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offenders as required by the act and case law, [Note 7] and prior to any registration information being made available for dissemination.

The plaintiffs also argue that publication of their sex offender registration information over the Internet (on the board's website) violates art 12 because "[w]orld-wide internet dissemination is not 'carefully calibrated' to serv[e] a public safety interest" and is overly broad because publication is not targeted to reach persons supposedly threatened by them. The plaintiffs are faced with the rule that the Internet legislation is presumed to be constitutional, and that to defeat the presumption, they must demonstrate beyond a reasonable doubt that the statute does not bear a "reasonable relation to a permissible legislative objective." Rushworth v. Registrar of Motor Vehicles, 413 Mass. 265 , 270 (1992). See St. Germaine v. Pendergast, 416 Mass. 698 , 703 (1993). The plaintiffs have not satisfied this heavy burden.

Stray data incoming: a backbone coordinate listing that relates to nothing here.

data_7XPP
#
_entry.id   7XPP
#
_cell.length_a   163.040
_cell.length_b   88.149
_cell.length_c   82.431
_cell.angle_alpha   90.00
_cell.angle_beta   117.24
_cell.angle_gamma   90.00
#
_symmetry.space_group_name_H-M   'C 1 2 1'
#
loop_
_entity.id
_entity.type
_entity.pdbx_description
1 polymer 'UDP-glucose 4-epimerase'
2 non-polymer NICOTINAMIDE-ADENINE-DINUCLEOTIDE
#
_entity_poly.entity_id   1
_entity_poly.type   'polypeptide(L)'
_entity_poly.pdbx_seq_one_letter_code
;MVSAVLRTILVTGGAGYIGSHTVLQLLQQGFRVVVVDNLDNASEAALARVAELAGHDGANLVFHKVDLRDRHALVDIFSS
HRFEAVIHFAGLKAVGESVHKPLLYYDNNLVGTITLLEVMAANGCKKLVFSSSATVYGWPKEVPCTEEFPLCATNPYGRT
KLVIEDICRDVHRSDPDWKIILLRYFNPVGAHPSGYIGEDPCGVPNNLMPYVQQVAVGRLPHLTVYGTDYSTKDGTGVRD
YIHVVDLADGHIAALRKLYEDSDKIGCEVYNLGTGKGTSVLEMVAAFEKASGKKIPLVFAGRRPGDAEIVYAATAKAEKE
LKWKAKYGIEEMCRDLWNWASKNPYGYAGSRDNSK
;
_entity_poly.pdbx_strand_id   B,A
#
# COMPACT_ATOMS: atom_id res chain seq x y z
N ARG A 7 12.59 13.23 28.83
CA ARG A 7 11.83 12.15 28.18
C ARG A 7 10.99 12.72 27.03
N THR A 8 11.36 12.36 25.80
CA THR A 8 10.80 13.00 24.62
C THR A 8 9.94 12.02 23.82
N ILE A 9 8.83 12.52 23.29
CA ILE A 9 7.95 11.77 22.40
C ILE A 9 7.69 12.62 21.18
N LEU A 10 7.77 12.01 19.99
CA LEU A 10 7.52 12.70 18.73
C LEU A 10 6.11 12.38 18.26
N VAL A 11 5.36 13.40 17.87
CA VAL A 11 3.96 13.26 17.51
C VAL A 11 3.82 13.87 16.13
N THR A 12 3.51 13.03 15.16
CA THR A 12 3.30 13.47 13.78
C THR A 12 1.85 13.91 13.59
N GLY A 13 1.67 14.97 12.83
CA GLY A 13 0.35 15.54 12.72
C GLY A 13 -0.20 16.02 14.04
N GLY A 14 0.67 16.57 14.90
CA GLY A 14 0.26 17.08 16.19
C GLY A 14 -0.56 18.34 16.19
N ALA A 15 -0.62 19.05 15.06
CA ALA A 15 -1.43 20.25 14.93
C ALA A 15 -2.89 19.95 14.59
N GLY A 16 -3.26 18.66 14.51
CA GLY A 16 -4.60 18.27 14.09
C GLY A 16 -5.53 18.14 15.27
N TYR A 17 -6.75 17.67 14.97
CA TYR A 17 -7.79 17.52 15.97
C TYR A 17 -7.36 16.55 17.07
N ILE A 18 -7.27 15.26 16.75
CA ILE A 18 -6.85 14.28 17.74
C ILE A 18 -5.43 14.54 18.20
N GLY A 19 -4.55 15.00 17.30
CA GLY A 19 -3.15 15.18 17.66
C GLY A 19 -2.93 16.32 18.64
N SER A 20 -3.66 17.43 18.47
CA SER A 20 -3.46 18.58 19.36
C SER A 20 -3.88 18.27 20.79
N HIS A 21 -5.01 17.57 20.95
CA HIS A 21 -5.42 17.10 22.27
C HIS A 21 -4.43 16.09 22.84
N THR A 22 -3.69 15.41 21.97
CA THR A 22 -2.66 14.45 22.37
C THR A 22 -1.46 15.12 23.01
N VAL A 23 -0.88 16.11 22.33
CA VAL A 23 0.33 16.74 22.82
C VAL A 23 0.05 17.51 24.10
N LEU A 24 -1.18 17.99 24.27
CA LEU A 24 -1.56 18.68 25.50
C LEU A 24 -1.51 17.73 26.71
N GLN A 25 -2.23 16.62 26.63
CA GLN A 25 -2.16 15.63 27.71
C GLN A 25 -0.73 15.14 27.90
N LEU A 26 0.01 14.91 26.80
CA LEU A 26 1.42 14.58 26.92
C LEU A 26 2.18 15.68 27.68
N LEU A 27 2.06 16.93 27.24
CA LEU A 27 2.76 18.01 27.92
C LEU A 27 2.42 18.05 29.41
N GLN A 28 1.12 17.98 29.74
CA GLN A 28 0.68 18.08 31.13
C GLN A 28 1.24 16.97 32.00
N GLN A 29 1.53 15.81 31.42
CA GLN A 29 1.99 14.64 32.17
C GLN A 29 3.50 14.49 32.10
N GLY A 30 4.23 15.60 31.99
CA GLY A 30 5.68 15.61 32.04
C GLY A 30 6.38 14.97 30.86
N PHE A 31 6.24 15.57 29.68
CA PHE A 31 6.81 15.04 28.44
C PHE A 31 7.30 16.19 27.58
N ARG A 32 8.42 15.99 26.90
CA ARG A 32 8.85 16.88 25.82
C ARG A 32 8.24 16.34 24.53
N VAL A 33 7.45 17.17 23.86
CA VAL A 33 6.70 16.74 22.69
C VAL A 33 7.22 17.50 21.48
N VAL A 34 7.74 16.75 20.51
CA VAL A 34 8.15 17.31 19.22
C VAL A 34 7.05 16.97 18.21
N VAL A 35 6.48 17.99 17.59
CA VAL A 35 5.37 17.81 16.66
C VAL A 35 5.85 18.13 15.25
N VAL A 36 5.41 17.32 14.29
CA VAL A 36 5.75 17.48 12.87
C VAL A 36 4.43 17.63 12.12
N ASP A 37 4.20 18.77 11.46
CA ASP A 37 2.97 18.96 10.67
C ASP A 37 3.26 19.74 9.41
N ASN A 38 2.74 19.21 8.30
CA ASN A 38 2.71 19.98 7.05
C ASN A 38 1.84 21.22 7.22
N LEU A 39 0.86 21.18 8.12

Any crime is an offense against the public as well as a violation of the victim's rights. [Note 8] Partridge v. Hood, 120 Mass. 403 , 407 (1876). Sexual crimes are particularly odious in nature and damaging in their consequences. Level three sex offenders are the most dangerous of all sex offenders, having been adjudged at a high risk of reoffense. Level three sex offenders are not prohibited from leaving their residences or places of employment, and are not restricted in traveling in and outside of the Commonwealth, with the result that their potential future victims may be anywhere. In view of these facts, the Legislature's choice of Internet dissemination of only level three sex offender

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registration information bears a real and substantial relation to protecting the public health and safety by notifying the public about dangerous offenders who live and work in the Commonwealth, and who are not necessarily residing or working in a potential victim's neighborhood or community. See Sperry & Hutchinson Co. v. Director of the Div. on the Necessaries of Life, 307 Mass. 408 , 418 (1940). Contrary to the plaintiffs' contentions, widespread public access of level three sex offender information is an "apt fit" to contemporary life. Such a sex offender can be in Pittsfield today, Springfield tomorrow, Boston the day after, and elsewhere the next day. Offenders may themselves use the Internet to establish contact with future victims. In addition to the mobility of level three sex offenders, potential victims, including children, do not always stay in their home communities. Internet dissemination of level three sex offender information effectively allows the communication of information to help protect victims and others in a practical way.